Retail, Hospitality & Leisure
The retail, hospitality and leisure sectors live or die by consumer tastes, brand loyalty and spending power, all of which can fluctuate dramatically on a regular basis.
The revolution we’ve seen in recent years, fuelled by new technologies which has altered buying patterns and opened up competition, has forced businesses to constantly adapt and find new ways to reach out to customers, drive sales and defend their businesses and brands.
Divergent trends abound, such as the rise of experiential retail vs the boom in e-commerce, or fast-fashion vs artisan products. The need for sector-savvy legal expertise to guide businesses through these complexities has never been greater.
For us, retail, hospitality and leisure are core focuses of our business. We support major household names and niche businesses, advising on matters as diverse as: licensing brands or designs; securing prime high-street real estate; managing a diverse and transient workforce; drafting supplier contracts; dealing with disputes; launching interactive video solutions; social media marketing; wearable tech; multi and omni channel platforms.
For sectors that never stand still and are driven by innovation and disruption, the insight we offer our clients is second to none. That’s why some of the world’s most recognised traditional and online retailers, restaurant chains, drinks brands, fitness and wellness providers, fashion houses and hotels trust us to advise them.
Ask About… Retail, Fashion and Hospitality16 November 2018
Many of our clients in the retail, fashion and hospitality sector face similar HR issues. Each month one of the members of our team will identify an issue, ask how you would deal with it and provide our advice. This month we asked Lucy...
Matthew Rowbotham comments for Essential Retail: Will an Amazon Tax really save the UK high street?24 October 2018
In an article for Essential Retail, Matthew Rowbotham comments on the Chancellor of the Exchequer suggestion of bringing in a special tax on online businesses coined the "Amazon Tax" in an attempt to rescue brick and mortar retailers in the UK.
Data breaches under the GDPR - will the sky come crashing down on British Airways?11 September 2018
Between 21 August and 5 September, British Airways (“BA”) suffered a data breach - in essence, its systems were “hacked”. This has affected the personal data of around 380,000 individuals. Following an announcement through BA’s Twitter account, the story was quickly picked up by mainstream media outlets, demonstrating the significant publicity that such events can generate in a short space of time.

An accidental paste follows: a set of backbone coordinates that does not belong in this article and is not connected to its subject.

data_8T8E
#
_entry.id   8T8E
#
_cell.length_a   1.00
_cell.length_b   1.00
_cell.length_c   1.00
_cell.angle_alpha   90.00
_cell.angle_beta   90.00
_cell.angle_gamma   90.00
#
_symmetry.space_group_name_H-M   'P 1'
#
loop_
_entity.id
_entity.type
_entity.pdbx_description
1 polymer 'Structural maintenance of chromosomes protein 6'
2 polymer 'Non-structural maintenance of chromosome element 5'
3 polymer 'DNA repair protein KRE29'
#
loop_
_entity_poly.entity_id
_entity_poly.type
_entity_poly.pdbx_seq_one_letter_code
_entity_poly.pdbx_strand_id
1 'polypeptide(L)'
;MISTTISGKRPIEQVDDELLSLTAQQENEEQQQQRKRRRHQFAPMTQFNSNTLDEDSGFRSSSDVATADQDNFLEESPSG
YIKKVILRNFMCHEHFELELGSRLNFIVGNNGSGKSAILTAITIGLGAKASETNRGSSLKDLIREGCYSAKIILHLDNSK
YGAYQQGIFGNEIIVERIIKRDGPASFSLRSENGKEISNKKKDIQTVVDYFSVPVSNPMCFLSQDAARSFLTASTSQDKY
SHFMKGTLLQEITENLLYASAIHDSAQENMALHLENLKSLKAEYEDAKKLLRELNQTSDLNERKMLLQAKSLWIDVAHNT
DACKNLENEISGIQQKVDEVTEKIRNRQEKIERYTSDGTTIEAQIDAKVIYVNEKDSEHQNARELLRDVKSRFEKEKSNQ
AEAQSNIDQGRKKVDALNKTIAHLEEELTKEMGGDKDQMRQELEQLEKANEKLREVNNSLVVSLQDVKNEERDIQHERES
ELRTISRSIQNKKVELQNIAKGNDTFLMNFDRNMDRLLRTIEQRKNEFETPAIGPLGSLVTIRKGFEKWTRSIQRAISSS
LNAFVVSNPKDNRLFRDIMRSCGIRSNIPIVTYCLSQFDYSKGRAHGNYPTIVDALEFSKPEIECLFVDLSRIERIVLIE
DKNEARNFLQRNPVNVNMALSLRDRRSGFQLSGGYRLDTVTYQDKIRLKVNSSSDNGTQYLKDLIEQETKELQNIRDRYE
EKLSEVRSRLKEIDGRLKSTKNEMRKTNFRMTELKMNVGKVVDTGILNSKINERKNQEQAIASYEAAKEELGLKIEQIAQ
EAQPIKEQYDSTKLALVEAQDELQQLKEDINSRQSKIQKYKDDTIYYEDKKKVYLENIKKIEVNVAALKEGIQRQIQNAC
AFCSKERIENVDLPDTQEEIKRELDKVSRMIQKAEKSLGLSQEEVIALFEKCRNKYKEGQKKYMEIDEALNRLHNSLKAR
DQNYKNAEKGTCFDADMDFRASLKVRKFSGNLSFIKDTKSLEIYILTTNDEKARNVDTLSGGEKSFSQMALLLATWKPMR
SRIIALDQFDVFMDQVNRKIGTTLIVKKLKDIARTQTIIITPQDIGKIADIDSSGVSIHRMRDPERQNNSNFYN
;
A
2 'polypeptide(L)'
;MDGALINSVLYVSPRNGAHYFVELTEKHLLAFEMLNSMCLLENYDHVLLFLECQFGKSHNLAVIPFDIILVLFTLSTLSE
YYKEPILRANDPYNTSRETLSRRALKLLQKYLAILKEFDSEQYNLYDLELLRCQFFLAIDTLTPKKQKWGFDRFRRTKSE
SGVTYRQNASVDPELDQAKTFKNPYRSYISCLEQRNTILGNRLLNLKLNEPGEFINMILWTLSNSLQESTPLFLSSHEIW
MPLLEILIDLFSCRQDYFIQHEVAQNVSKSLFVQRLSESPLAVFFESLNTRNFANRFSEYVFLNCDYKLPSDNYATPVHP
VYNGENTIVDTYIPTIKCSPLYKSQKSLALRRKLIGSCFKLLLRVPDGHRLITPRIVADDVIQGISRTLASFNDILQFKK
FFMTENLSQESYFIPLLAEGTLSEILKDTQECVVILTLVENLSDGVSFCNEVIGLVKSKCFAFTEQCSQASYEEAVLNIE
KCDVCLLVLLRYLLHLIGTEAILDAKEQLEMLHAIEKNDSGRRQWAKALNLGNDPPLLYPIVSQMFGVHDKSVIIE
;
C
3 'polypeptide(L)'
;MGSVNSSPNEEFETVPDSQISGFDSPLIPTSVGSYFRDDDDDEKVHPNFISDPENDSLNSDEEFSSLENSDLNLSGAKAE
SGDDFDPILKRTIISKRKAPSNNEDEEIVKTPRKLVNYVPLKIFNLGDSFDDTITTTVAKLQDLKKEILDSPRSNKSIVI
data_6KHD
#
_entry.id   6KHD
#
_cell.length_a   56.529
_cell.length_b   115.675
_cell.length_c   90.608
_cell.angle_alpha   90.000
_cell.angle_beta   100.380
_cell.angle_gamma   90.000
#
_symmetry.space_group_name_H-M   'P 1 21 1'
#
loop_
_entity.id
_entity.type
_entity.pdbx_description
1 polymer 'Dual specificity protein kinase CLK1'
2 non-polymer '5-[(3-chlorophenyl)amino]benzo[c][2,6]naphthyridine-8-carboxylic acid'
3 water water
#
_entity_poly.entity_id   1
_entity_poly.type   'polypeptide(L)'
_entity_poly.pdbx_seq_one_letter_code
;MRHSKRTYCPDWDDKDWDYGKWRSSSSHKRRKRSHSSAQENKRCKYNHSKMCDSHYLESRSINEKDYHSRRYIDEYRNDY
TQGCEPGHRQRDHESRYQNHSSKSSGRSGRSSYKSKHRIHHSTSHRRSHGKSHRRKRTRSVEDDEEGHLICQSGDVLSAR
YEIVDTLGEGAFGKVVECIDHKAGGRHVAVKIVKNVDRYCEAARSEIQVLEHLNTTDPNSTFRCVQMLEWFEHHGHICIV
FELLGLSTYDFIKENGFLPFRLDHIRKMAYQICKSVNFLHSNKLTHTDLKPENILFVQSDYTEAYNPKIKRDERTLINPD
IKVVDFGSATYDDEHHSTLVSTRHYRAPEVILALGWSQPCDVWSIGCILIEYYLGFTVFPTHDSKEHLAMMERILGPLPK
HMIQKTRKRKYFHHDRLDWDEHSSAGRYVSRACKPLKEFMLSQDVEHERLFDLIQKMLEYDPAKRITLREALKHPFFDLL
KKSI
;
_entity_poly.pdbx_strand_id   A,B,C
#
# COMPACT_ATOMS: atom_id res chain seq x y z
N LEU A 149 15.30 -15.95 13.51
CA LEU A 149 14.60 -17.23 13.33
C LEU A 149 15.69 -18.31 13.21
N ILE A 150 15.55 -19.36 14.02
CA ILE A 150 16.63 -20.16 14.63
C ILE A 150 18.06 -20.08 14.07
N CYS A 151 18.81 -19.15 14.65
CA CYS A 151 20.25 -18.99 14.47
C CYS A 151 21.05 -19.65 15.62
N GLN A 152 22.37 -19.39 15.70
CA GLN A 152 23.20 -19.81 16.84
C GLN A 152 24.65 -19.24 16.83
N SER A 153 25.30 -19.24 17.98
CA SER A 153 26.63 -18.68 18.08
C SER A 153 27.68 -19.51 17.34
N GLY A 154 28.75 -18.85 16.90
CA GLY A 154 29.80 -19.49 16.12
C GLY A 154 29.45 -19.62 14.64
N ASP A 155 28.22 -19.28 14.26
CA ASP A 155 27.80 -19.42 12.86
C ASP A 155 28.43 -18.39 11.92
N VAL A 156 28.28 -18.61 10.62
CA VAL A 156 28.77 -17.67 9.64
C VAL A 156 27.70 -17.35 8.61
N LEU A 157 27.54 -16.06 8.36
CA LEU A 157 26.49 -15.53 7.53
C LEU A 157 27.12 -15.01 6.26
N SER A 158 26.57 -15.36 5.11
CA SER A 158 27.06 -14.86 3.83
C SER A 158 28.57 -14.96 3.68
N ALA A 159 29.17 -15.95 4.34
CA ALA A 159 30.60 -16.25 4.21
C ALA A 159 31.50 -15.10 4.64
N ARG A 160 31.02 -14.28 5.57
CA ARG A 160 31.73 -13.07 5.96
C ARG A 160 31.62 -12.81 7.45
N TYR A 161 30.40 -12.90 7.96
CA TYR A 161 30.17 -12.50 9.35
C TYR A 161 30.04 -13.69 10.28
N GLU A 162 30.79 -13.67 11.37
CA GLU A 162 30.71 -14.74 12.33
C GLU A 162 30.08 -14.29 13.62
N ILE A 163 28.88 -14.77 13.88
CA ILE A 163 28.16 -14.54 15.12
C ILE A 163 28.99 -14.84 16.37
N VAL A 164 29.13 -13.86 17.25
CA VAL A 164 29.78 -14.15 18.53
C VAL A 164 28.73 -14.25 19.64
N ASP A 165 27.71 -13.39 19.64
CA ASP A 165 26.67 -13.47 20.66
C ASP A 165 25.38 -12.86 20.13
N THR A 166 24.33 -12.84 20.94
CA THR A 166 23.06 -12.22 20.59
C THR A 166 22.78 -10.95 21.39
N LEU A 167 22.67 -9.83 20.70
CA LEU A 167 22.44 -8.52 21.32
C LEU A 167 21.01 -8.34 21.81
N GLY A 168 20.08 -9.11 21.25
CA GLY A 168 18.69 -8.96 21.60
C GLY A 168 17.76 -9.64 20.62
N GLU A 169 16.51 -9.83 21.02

Alan Hunt writes for Essential Retail: A prime question: ‘one-day delivery’ guarantees and eCommerce30 August 2018
In an article for Essential retail, Alan Hunt discusses the ASA banning Amazon for promising one-day delivery in its advertising, as it is not delivering on this very promise.
Geraint Lloyd-Taylor comments for The Drum: Tui ad banned by ASA for claiming that summer 'includes October'23 August 2018
In an article for The Drum, Geraint Lloyd-Taylor comments on the ASA banning Tui advertising summer holiday packages in September and October, as the offers are misleading to customers.
James Gill and Rebecca Emery write for Essential Retail: Modernising consumer markets: what changes are on the horizon?14 August 2018
In an article for Essential Retail, James Gill and Rebecca Emery discuss the Government’s “Modernising Consumer Markets” Green Paper and the three principles for improving modern consumer markets.
Ask About...Retail, Fashion and Hospitality19 June 2018
Many of our clients in the retail, fashion and hospitality sector face similar HR issues. Each month one of the members of our team will identify an issue, ask how you would deal with it and provide our advice. This month we asked Laura...
James Gill and Rebecca Emery write for Essential Retail - Connected Retail: Where next for IoT and GDPR07 June 2018
Apparently, some 26 billion devices will be IoT (Internet of Things) connected by 2020, at least according to one estimate. The use of IoT is becoming increasingly ubiquitous - connected devices range from visible fitness and health wearables to less visible IoT devices embedded in fridges, heating systems, vehicles and cloud platforms. In their article, James and Rebecca ask, where next for IoT and GDPR?